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The cold intake pipe for my water heater has a drain valve with plastic tubing leading to my basement drain. This tubing always has a constant flow of dripping water; basically, my water heater's cold intake drain valve is ALWAYS dripping. I've NEVER seen it not drip.

Is this normal? I ask because my sump pump goes off like clockwork every 3 hours and I'm beginning to think its due to this dripping. I thought we had a water table underneath our house because unplugging the sump pump for days at a time doesn't cause it to overflow.

  • That's strange. How about a picture of where the plastic tubing meets your heater's cold water supply? – Daniel Griscom Apr 5 '16 at 17:00
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    Yeah, it sounds like the drain valve needs to be replaced. At any rate, to figure out (for sure) if the drip causes sump to pump like clockwork, catch the drip in a bucket for a few hours. – Ben Welborn Apr 5 '16 at 17:27
  • Not sure what a "cold intake drain valve" is, but it's not necessarily a bad thing for your pump to run occasionally. When they sit unused for long periods they tend not to work when you need them to. Did you try tightening up on the valve? Valves do leak by when they get old or damaged. Maybe this is deliberate, to exercise the pump? – Jimmy Fix-it Apr 6 '16 at 3:19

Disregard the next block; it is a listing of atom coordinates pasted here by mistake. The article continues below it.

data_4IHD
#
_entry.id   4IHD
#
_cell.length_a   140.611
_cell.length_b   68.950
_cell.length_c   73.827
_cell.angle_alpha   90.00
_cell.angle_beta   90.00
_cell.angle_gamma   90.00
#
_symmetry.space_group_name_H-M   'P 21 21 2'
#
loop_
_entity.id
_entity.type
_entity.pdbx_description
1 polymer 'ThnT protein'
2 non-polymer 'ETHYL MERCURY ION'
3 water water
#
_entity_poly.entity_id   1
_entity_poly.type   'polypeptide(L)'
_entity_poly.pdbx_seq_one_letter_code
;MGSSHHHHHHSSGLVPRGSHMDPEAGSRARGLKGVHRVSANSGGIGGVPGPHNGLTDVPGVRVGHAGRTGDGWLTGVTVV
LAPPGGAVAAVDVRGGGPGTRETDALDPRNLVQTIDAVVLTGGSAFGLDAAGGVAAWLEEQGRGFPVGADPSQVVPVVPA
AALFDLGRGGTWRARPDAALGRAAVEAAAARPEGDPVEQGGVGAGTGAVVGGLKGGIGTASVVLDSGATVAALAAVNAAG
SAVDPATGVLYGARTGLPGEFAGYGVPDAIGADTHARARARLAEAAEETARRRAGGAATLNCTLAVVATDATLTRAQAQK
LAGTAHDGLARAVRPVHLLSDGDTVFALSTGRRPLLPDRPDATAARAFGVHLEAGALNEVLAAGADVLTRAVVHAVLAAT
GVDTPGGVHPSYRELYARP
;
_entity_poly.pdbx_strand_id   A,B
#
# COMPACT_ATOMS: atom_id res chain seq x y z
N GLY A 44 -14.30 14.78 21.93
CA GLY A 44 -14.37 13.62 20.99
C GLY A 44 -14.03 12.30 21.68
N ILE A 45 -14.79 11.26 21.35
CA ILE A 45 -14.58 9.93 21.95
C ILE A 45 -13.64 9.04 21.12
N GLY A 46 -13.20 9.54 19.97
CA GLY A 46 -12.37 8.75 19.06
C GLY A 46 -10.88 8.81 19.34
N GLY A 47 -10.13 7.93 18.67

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Ben Welborn is correct. Sediment or mineral is keeping the drain valve from seating properly if everything is closed inside especially the hot and your cold inlet valve works you could change out the valve without draining the heater. But I'm assuming since there is a sump that this is down inside a basement. Drain and replace use a 3/4 di electric nipple with a. 3/4" ball valve or pvc and remedy this problem for good

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Question: Is this normal.

Answer: NO it is not normal for a valve to leak.

A valve is a shut off device and as such i designed to not let water flow through the valve when the valve is closed and to allow water to flow through the valve when it is opened.

You need to repair it if you can or replace it. The water upstream of the valve will need to be shut off and depending where the valve is in relation to the water heater you may to drain some of the water out if soldering is required. A photo would help to asses what exactly would be required. Once the valve is replaced you can then access you sump pump issues if there is indeed any.

  • Not sure why this was voted down. One question at a time is suppose to be addressed on Stack Exchange, else it makes it hard to search for answers, so answering the original question with a no and some explanation on how to repair replace should never fall below a 0 unless it's totally wrong. I'm voting back up... – virtualxtc Jan 13 '18 at 20:39

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